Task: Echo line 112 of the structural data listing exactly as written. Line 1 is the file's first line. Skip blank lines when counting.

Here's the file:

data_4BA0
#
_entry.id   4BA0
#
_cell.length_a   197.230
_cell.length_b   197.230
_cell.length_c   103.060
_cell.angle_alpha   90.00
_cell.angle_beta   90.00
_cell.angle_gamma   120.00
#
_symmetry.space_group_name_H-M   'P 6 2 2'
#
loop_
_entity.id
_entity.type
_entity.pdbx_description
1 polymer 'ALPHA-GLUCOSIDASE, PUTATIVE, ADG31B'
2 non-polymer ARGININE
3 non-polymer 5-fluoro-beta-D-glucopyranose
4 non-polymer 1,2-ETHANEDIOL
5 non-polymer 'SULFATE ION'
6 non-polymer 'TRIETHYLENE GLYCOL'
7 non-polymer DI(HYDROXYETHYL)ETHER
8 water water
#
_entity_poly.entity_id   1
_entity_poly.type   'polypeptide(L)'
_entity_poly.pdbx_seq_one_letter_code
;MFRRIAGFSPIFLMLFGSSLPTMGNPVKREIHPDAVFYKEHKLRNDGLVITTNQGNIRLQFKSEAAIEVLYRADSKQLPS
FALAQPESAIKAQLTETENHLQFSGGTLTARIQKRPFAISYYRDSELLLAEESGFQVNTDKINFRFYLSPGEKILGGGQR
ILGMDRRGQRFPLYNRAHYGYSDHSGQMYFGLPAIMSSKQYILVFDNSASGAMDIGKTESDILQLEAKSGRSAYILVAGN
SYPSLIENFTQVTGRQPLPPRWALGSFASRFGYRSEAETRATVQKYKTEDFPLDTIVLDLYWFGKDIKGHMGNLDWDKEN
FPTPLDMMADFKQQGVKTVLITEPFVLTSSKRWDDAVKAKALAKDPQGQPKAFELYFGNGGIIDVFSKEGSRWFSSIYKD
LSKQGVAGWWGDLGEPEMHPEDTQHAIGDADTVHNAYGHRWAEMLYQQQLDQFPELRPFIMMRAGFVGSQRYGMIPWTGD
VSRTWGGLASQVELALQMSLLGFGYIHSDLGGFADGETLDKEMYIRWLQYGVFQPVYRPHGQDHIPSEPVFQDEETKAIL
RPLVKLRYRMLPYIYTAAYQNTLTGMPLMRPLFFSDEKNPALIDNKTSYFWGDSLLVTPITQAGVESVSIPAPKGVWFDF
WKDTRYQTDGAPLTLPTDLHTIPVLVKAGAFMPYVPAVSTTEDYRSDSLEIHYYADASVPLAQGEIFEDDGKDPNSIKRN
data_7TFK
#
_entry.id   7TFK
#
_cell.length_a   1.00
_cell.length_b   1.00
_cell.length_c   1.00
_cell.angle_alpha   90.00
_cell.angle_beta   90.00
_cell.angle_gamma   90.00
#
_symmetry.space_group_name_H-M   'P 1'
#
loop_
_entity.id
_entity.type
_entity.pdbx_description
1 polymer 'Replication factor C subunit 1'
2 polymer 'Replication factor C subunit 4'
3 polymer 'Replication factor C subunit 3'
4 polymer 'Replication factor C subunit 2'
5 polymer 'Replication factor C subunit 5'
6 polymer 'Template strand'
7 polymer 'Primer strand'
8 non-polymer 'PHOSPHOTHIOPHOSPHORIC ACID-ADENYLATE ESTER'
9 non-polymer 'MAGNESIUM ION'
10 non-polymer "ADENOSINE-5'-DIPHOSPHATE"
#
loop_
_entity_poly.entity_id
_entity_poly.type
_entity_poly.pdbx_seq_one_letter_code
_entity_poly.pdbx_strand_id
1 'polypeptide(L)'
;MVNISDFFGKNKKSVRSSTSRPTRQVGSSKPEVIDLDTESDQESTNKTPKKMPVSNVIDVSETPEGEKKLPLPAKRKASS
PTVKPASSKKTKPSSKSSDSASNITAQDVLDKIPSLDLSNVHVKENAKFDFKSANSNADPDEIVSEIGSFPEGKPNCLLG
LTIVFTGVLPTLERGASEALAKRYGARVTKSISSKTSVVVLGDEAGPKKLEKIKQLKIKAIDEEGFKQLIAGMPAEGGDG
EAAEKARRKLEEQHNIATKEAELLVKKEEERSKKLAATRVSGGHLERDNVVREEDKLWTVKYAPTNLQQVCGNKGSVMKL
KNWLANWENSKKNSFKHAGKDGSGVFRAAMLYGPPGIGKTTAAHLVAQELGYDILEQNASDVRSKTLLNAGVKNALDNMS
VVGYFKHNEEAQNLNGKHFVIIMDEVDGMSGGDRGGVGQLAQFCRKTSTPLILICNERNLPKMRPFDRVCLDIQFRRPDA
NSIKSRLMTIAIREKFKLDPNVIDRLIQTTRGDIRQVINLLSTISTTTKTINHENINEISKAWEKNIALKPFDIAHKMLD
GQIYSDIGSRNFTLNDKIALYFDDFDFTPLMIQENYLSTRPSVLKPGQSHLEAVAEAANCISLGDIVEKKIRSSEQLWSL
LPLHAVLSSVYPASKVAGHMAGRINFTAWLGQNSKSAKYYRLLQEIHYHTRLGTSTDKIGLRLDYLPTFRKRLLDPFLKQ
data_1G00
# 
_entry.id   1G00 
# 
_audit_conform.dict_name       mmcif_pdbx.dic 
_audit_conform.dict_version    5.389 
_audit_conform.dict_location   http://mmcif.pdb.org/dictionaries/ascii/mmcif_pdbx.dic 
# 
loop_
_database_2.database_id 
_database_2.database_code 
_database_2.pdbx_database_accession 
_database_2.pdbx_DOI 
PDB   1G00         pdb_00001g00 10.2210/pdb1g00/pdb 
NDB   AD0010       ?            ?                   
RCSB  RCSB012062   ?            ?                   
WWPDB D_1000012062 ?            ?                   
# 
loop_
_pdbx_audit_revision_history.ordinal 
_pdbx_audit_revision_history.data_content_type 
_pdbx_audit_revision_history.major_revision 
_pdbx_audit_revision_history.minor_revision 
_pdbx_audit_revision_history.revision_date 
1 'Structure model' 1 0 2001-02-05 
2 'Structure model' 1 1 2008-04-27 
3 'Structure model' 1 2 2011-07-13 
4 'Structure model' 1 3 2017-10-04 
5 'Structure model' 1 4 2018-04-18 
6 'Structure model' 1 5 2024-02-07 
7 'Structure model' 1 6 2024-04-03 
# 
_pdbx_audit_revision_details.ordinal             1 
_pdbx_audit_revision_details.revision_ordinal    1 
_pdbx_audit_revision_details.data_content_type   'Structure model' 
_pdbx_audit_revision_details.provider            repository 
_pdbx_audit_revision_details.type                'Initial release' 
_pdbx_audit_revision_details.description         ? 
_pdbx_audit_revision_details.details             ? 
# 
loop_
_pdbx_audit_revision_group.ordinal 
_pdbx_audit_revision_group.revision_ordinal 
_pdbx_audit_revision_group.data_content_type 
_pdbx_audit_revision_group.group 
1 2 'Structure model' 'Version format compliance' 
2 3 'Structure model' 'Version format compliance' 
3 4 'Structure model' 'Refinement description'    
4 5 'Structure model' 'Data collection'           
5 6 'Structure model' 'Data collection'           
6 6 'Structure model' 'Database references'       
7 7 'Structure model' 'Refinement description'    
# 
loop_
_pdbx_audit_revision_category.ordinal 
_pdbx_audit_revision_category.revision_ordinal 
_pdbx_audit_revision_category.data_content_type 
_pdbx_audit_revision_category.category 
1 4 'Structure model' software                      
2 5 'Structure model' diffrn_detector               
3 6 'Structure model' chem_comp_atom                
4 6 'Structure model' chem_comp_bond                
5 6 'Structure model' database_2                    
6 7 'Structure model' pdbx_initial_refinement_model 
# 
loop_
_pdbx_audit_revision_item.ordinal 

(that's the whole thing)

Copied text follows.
7 'Structure model' 1 6 2024-04-03 